Mr. Trump finally drew a line at the death of an American contractor and the storming of the Embassy. Perhaps he heard echoes of Barack Obama’s failure in Benghazi. Whatever Mr. Trump’s calculation, Mr. Khamenei now has to consider that even targets inside Iran are not safe.
The death of Soleimani should also reassure U.S. allies spooked by Barack Obama’s many capitulations and Mr. Trump’s partial withdrawal from Syria last year. This assumes Mr. Trump will be resolute if Iran escalates and doesn’t withdraw remaining U.S. forces from Iraq or Syria.
Iraq’s caretaker Prime Minister, Adel Abdul-Mahdi, condemned the Soleimani strike, but he hasn’t spoken for his countrymen since promising to resign in November amid popular unrest. Iranian-backed forces helped slaughter hundreds of Iraqi protesters, and many Iraqis took to the streets to celebrate Soleimani’s death. The Iraqi Parliament still may vote to push U.S. troops out of the country, but it would be a mistake. The U.S. goal in Iraq is to help ensure Iraqi independence from a revival of Islamic State and Iranian meddling.
The least credible criticism is coming from American Democrats, especially those who worked for the Obama Administration. Their policy was to appease Tehran with a nuclear deal that would supposedly induce its leaders to join the civilized world. Instead the deal’s cash windfall empowered Soleimani to export revolution.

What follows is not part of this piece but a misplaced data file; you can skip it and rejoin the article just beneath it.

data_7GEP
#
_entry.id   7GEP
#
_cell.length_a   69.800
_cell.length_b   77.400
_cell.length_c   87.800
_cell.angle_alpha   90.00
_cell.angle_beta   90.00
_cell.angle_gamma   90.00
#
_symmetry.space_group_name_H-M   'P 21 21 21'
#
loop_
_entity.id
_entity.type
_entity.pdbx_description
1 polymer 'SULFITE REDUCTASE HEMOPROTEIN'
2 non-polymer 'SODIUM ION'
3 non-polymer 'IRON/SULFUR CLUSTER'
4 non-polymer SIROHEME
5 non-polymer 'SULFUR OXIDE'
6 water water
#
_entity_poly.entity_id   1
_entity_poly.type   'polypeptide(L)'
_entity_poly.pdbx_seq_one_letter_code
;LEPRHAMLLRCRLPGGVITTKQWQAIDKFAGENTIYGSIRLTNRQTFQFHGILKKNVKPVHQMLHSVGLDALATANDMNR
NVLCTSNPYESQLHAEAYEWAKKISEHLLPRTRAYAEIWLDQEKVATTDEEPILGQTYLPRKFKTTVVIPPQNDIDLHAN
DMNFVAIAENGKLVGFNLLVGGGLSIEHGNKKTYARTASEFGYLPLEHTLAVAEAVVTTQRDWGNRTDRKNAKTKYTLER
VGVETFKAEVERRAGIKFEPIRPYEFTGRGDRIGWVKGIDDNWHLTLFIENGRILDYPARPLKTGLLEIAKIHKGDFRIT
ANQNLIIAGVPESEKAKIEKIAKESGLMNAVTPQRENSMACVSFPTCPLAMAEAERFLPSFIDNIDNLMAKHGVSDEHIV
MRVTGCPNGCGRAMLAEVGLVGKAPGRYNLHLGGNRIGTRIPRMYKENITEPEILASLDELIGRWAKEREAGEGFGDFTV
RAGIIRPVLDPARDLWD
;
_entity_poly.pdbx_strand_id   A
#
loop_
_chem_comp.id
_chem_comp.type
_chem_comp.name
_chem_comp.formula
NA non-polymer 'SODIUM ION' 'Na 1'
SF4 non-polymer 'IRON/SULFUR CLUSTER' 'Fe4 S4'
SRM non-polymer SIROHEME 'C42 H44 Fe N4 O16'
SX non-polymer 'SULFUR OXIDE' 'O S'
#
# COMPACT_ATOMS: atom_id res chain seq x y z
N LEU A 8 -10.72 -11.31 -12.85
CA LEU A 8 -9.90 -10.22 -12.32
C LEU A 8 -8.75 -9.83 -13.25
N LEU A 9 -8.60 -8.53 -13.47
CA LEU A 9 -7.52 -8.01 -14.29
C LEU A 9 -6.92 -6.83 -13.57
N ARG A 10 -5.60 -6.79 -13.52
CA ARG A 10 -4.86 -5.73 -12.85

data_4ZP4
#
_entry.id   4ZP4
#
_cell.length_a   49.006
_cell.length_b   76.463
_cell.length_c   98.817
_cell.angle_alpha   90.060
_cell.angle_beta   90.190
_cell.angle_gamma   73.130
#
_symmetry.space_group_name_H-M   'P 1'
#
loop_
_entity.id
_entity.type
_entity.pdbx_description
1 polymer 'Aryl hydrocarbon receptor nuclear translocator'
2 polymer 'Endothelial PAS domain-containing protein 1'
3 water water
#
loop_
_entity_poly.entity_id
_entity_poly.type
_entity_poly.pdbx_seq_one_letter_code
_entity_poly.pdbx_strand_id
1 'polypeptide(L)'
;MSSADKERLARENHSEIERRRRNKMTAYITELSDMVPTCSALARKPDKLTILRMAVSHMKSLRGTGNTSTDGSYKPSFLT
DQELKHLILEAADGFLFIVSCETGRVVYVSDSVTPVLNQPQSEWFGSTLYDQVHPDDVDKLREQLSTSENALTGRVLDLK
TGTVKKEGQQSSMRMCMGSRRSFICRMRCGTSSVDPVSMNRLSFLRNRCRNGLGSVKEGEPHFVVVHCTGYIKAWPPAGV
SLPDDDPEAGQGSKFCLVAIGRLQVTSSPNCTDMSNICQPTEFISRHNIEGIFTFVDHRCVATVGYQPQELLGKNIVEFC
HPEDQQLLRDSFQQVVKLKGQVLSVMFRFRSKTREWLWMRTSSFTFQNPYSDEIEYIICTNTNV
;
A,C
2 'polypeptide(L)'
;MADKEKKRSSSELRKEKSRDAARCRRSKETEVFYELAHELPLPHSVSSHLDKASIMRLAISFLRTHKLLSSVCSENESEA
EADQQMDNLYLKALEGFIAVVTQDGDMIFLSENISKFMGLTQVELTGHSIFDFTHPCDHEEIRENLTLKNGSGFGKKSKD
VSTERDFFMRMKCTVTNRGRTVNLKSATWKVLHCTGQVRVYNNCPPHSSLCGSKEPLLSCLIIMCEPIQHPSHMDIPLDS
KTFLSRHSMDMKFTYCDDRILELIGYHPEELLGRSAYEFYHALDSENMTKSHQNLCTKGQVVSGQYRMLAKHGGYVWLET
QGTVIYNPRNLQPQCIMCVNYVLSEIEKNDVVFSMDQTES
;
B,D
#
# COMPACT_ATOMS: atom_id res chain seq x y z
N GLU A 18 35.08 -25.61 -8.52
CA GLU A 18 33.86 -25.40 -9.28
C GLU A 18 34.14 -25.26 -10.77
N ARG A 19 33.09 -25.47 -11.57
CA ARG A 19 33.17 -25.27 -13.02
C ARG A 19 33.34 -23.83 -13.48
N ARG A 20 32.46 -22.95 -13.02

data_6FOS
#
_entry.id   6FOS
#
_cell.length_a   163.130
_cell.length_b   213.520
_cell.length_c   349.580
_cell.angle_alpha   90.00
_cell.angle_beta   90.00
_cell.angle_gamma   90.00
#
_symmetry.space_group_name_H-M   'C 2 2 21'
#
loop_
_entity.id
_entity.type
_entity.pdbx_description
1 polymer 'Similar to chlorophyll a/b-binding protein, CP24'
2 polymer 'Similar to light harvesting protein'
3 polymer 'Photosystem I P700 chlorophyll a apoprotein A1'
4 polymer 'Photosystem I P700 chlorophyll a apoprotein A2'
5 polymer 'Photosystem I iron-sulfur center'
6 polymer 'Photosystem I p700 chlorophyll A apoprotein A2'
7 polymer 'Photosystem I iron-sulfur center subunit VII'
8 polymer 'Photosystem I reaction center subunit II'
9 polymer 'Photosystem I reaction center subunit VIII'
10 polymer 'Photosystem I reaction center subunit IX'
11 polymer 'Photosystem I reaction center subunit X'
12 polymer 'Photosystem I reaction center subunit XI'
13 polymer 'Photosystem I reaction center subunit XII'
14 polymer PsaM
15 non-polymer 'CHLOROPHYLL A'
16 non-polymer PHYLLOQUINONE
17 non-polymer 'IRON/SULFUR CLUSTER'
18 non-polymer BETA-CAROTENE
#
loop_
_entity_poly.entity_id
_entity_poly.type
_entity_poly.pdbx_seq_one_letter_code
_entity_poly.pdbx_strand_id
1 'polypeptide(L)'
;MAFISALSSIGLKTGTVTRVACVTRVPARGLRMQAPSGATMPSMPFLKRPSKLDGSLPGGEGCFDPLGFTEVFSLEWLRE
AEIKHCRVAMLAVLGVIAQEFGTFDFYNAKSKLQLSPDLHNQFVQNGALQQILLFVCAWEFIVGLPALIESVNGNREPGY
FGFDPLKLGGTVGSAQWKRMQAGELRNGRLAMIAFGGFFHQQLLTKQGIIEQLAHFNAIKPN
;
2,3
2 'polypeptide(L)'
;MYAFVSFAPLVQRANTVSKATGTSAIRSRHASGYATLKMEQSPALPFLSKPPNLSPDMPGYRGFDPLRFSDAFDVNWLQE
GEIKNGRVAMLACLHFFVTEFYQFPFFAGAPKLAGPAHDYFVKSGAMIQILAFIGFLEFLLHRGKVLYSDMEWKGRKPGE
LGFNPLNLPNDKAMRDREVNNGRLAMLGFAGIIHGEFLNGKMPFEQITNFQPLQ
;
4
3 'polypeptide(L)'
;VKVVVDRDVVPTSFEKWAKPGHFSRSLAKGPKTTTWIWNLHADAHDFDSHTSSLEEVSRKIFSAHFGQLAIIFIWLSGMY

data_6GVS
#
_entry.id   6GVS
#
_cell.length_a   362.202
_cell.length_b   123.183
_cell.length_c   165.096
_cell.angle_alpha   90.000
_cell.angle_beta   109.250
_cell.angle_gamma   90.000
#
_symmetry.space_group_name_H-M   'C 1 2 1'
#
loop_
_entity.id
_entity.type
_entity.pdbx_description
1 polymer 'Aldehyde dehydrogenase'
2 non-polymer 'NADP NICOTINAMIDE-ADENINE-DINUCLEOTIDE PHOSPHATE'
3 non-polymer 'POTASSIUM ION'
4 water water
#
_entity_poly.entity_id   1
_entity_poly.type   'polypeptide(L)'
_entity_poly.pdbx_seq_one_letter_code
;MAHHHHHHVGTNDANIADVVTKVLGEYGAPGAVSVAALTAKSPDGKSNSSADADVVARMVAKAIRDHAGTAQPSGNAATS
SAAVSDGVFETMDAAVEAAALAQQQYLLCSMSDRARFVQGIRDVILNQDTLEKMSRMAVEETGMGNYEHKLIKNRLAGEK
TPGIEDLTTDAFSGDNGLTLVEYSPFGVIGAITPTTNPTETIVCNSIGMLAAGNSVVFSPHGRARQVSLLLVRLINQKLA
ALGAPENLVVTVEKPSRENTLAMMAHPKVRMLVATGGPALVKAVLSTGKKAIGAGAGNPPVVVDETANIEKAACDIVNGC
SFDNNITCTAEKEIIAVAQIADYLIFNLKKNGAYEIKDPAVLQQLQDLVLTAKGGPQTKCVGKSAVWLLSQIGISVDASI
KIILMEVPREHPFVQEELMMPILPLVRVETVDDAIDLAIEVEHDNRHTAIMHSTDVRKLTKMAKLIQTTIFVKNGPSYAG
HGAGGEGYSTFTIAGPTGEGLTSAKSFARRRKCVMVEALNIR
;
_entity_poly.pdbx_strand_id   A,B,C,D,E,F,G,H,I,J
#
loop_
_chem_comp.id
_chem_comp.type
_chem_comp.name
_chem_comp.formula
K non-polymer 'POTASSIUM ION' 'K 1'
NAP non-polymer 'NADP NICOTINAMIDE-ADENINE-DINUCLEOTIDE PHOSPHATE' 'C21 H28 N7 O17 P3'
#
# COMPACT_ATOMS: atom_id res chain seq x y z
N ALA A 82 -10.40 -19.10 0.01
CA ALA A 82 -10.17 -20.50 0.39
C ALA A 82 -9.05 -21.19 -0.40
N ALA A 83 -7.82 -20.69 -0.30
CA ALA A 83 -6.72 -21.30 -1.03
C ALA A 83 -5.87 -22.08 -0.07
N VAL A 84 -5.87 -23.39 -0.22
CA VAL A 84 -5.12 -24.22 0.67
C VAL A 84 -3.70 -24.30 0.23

Now they’re fretting that responding to Soleimani’s mayhem is too risky. Joe Biden said Thursday Soleimani “supported terror and sowed chaos,” but that doesn’t negate “the fact that this is a hugely escalatory move in an already dangerous region.” In other words, Soleimani was a deadly menace, but the U.S. should have done nothing about his depredations because Iran could hit back. That is appeasement, not leadership.
Earlier this week Connecticut Senator Chris Murphy tweeted that “Trump has rendered America impotent in the Middle East” and “no one fears us.” But now he is upset that Iran might retaliate and Mr. Trump struck “without any congressional authorization.” In our view Mr. Trump had the power to act as Commander in Chief (see nearby). But Mr. Murphy’s logical whiplash shows that loathing for Mr. Trump has so blinded Democrats that they can’t even praise the demise of a murderous enemy.

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In brief but useful remarks Friday, Mr. Trump said he ordered the drone strike “to stop a war,” not to start one. That should help to calm down those on the isolationist right fretting that any military action means a ground war in Iran. As Ronald Reagan showed with his 1986 bombing of Libya, a show of force can deter terrorism against Americans. Soleimani’s demise may even make an impression on North Korea’s Kim Jong Un.
The U.S. challenge from a revolutionary Iran will continue. But Mr. Trump’s decisive action has struck a blow against terror in the cause of justice and American interests.